COVID Through the Eyes of Historians: Eva von Dassow

On Egyptian Plagues

In the late 14th century BCE, an epidemic disease afflicted the kingdom of Hatti, located in central Anatolia (present-day Turkey). Mursili II, king of Hatti, pleaded with the gods to make the plague stop in a series of prayers that were written down on clay tablets. The prayers were composed in the Hittite language and written in the cuneiform script. Several of the clay tablets on which they were recorded have survived for us to read today.

Mursili pleads with the gods to let him know, through an oracle, through a dream, through a prophet, or through a priest, why they have caused Hatti to suffer this plague and what he has to do to make it stop. The plague has been ravaging Hatti for twenty years now, ever since his father Suppiluliuma invaded the area of Lebanon, which was part of Egypt’s empire. There the army of Hatti battled the army of Egypt and won, taking many captives back to Hatti. The plague broke out among the captives and then infected the Hittites, eventually killing even Suppiluliuma himself—and then his son Arnuwanda, who succeeded him as king. So Mursili, Arnuwanda’s brother and the next to take the throne, was very keen on placating the gods.

Clearly the Hittites recognized that disease was transmitted by contagion from one person to another. Yet the gods, the very gods who had blessed Suppiluliuma with victory, could not have allowed his kingdom to be attacked by disease unless they were angry about some transgression. Which transgression was the cause? Was it because Suppiluliuma had come to power after getting a rival assassinated? Well, the guilty have already made restitution for the murdered man’s blood, and Mursili will now make restitution again. Was it because the gods require the Hittites to perform the ritual of the Euphrates River? Mursili’s on his way to do it right now. Was it because Hatti broke a treaty with Egypt when invading Egypt’s territory? We’ve confessed our sin and we’re paying for it, says Mursili. What else do I have to do? he pleads. (Apparently making peace with Egypt was not an option.) Listen, ye gods, he says, you won’t have anyone left to bake bread for offerings or pour you libations, if you don’t remove the plague from Hatti!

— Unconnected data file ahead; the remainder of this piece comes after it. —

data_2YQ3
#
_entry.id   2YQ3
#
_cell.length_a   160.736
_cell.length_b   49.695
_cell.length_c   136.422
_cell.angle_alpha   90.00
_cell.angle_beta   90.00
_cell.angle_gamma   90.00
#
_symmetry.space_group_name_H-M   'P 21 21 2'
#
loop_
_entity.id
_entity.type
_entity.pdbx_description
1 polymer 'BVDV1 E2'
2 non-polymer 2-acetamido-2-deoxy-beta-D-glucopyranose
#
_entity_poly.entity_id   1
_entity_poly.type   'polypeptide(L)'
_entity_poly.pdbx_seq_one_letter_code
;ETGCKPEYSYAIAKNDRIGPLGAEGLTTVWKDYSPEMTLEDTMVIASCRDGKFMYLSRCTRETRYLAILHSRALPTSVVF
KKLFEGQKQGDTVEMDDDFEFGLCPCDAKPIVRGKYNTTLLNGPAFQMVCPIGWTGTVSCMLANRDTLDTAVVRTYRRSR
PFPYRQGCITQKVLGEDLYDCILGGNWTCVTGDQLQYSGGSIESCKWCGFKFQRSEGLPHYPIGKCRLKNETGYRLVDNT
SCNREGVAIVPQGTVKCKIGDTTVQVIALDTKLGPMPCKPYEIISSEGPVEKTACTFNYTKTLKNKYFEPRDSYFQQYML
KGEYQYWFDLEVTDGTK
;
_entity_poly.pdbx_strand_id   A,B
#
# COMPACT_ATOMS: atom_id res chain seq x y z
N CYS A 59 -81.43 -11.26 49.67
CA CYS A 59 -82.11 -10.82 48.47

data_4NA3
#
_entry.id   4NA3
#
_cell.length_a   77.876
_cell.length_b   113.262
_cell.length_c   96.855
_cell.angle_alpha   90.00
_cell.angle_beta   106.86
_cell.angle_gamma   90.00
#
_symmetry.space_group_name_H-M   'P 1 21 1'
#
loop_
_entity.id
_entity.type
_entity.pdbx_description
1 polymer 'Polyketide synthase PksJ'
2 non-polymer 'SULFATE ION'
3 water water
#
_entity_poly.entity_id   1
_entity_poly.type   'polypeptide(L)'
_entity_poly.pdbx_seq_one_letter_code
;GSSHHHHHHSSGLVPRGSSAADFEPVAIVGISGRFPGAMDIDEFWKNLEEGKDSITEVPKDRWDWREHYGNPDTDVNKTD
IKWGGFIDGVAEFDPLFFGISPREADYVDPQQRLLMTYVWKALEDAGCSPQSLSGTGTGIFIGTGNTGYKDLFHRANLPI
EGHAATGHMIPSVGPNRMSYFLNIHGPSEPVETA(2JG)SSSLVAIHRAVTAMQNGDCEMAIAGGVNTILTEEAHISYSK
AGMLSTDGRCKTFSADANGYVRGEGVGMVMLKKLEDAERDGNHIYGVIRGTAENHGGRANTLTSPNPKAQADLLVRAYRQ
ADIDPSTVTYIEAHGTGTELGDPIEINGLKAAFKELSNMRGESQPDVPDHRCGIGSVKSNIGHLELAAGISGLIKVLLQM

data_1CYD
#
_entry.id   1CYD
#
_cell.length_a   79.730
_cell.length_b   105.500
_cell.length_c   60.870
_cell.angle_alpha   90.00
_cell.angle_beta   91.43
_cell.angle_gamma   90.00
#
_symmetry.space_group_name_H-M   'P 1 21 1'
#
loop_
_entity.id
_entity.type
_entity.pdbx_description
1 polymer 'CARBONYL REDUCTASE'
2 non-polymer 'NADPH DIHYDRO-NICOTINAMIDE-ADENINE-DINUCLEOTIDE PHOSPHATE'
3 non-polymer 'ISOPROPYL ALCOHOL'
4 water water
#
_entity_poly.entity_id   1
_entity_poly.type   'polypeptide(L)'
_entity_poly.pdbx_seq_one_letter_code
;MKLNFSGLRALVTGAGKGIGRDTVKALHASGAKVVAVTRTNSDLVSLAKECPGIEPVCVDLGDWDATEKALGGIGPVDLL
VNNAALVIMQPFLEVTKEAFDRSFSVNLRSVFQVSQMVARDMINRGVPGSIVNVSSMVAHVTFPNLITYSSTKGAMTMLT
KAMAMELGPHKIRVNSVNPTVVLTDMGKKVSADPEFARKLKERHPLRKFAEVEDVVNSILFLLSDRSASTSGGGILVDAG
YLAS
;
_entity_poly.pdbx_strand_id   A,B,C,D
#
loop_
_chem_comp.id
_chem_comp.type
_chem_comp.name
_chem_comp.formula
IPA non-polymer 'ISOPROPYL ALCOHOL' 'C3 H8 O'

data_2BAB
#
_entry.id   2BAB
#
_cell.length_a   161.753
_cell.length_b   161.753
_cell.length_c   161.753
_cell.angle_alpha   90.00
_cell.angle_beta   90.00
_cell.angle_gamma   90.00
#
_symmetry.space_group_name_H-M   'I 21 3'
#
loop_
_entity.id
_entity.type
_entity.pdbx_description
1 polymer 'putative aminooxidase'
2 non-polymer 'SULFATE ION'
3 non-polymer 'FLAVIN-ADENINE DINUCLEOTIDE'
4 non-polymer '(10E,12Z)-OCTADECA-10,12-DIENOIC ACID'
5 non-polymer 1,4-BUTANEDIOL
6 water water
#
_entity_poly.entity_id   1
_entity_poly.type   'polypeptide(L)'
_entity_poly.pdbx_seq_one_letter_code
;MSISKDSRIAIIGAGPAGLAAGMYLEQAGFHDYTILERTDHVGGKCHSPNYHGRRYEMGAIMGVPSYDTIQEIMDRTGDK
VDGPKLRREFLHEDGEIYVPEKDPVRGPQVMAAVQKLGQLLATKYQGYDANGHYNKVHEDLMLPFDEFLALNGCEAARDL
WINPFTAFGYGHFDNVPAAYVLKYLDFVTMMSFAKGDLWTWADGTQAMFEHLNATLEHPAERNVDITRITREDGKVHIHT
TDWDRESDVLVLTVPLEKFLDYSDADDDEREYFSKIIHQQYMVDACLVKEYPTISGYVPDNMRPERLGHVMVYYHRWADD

It seems the gods did listen, eventually, and the epidemic ceased. It is hard to know how bad it really was. Mursili says people were dying in great numbers, but of course, he had to emphasize the epidemic’s severity, to persuade the gods it was time to stop. Throughout his reign, he continued to wage war, thwart rebellions, and consolidate the empire his predecessors had built. Even if the epidemic decimated the Hittites (killing one out of every ten), the kingdom evidently suffered no shortage of men to fight and to rule.

This story is a part of a larger series, "COVID Through the Eyes of Historians," in which faculty experts reflect on what we can learn from past epidemics and how we might change in response to this one.
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